Mutations in the HvDWARF, HvCPD and HvBRI1 Genes-Involved in Brassinosteroid Biosynthesis/Signalling: Altered Photosynthetic Efficiency, Hormonal Homeostasis and Tolerance to High/Low Temperatures in Barley
Iwona Sadura , Ewa Pociecha , Michał Dziurka , Jana Oklešťková , Ondřej Novák , Damian Gruszka , Anna Janeczko
AbstractBrassinosteroids (BR) are steroid phytohormones that are involved in the growth and stress response in plants, but the precise mechanisms of their action are still being discovered. In our study we have used BR-deficient barley mutants 522DK and BW084 (which carry missense mutations in the HvDWARF and HvCPD genes, respectively). We have also used a BR-signalling mutant that harbors missense substitutions in the HvBRI1 gene. Our aim was (1) to find out if the content of phytohormones in the mutants grown at 20 °C is different than in the wild types and whether/how the content of phytohormones changes after plant acclimation at temperatures of 5 °C and 27 °C?, (2) to characterise the effectiveness of the light reactions of photosynthesis of the barley mutants in comparison to wild types at various temperatures, and (3) to verify the impact of mutations on the tolerance of barley to high and low temperatures. Hormonal characteristics of the BR mutants of barley show the complexity of the interactions between BR and other plant hormones that are additionally modified by temperature and possibly by other factors. The results suggest the participation of BR in auxin catabolism. Further, BR appears to play a role in maintaining the ABA–ABAGlc balance. As for the gibberellin content in plants at a temperature of 20 °C, more in-depth studies will be required to explain the contradictory effects regarding the accumulation of GA3, GA4 and GA5, which appears to be dependent on the type of mutation and connected to the BR level. A fast-kinetic chlorophyll a fluorescence analysis has revealed that the mutants had lower values of energy absorption than the wild types, but the values of the energy transferred via the electron-transport chain was maintained at the wild-type level. We presumed that BR are involved in regulating plant acclimation to extreme (low/high) temperatures, thus the BR-deficient and BR-signalling mutants should be less tolerant to low/high temperatures when compared to the wild types. Unexpectedly, all of the mutants showed a higher tolerance to high temperatures than the wild types. The BW084 and BW312 mutants were less tolerant to frost than the wild type, but 522DK had a similar frost tolerance as the reference wild-type cultivar.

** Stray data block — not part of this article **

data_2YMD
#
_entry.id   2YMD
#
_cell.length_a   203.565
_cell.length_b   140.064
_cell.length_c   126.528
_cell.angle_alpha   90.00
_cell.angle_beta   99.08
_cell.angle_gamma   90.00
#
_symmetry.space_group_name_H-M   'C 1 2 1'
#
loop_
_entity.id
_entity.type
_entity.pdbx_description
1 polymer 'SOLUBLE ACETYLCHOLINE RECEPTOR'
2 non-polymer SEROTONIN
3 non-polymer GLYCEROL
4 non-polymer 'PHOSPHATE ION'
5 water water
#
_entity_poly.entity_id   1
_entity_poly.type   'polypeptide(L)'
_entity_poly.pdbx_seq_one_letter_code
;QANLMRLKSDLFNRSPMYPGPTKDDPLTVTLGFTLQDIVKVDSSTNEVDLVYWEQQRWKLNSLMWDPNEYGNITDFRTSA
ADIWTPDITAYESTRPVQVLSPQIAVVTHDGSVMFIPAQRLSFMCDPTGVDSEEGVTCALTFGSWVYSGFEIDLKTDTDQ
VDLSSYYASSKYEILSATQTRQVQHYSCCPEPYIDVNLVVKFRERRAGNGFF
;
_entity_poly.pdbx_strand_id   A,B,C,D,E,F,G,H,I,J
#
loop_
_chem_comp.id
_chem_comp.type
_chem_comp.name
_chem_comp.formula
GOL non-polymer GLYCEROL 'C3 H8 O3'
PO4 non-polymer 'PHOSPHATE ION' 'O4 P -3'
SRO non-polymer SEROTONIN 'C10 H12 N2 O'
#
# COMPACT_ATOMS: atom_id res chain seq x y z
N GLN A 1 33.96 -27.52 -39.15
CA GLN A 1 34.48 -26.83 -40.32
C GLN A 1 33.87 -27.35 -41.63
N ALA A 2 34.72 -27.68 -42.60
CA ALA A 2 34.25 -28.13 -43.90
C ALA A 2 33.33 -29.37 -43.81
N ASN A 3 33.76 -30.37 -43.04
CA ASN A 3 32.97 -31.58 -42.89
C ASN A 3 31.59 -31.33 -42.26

|Journal series||Journal of Plant Growth Regulation, ISSN 0721-7595, e-ISSN 1435-8107, (N/A 70 pkt)|
|Publication size in sheets||0.95|
|Keywords in English||Barley, Brassinosteroid content, Frost, Heat, Phytohormones, PSII efficiency|
|Publication indicators||: 2018 = 1.043; : 2018 = 2.179 (2) - 2018=2.893 (5)|
|Finansowanie||The work was funded by a grant from the National Science Centre (2016–2018) No. 2015/17/B/NZ9/01695 (Poland). Support was also provided by the Czech Science Foundation (Grant No. GA17-06613S) for UHPLC–MS/MS analyses of steroids.|
* presented citation count is obtained through Internet information analysis and it is close to the number calculated by the Publish or Perish system.